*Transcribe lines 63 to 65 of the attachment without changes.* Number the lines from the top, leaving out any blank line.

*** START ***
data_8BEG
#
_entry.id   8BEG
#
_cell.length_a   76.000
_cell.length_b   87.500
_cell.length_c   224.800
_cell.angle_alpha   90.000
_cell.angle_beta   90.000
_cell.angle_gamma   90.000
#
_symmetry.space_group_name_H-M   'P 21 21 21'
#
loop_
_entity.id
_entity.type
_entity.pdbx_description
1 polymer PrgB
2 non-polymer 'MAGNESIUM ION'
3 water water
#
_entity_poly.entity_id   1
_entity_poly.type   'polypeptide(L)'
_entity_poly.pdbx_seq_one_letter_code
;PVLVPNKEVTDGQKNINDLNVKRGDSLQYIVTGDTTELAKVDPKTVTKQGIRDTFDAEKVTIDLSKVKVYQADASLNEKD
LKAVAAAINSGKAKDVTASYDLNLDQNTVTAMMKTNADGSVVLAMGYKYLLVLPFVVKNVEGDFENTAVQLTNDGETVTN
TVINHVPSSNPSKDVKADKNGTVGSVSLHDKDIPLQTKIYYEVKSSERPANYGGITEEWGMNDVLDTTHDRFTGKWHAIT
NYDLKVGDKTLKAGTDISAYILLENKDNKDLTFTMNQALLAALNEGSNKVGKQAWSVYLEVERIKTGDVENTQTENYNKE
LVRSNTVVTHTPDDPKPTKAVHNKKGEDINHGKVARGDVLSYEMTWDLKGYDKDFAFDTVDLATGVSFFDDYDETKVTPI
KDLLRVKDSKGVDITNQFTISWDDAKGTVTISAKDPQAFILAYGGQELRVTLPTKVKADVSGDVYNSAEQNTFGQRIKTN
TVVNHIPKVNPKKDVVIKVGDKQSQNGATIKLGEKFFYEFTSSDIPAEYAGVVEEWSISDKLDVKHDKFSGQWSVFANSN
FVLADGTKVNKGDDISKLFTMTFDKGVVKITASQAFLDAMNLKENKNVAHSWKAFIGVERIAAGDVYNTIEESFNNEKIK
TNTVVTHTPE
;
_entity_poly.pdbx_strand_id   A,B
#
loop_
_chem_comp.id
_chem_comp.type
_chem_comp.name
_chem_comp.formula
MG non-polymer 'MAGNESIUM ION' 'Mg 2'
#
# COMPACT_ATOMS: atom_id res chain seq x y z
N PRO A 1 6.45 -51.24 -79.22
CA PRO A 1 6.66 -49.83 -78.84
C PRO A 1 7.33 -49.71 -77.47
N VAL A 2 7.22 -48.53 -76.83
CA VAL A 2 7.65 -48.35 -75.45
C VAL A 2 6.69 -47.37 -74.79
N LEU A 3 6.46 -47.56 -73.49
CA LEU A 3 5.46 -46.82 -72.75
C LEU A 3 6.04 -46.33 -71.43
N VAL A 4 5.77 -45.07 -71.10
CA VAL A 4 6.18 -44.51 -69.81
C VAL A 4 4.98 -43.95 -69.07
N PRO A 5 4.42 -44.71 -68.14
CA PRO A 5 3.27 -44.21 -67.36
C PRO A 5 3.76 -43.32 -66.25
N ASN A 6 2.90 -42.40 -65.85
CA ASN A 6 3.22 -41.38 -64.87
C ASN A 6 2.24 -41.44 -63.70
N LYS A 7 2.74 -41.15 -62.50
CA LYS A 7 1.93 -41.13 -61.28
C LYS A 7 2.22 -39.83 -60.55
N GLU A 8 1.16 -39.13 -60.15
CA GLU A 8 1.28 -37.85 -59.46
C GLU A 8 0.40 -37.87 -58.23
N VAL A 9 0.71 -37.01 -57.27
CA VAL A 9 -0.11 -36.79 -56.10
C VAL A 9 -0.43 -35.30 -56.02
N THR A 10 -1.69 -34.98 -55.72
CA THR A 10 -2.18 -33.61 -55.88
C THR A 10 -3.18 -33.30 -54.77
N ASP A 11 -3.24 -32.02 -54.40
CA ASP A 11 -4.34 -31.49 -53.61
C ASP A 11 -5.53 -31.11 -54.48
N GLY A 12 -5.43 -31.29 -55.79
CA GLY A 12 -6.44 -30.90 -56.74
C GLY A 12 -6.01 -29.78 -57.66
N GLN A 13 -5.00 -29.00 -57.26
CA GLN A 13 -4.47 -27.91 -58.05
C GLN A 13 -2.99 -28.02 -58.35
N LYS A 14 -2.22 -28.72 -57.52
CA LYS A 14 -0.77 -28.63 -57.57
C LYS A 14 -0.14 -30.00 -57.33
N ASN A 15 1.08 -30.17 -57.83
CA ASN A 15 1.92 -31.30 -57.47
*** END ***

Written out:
N LYS A 7 2.74 -41.15 -62.50
CA LYS A 7 1.93 -41.13 -61.28
C LYS A 7 2.22 -39.83 -60.55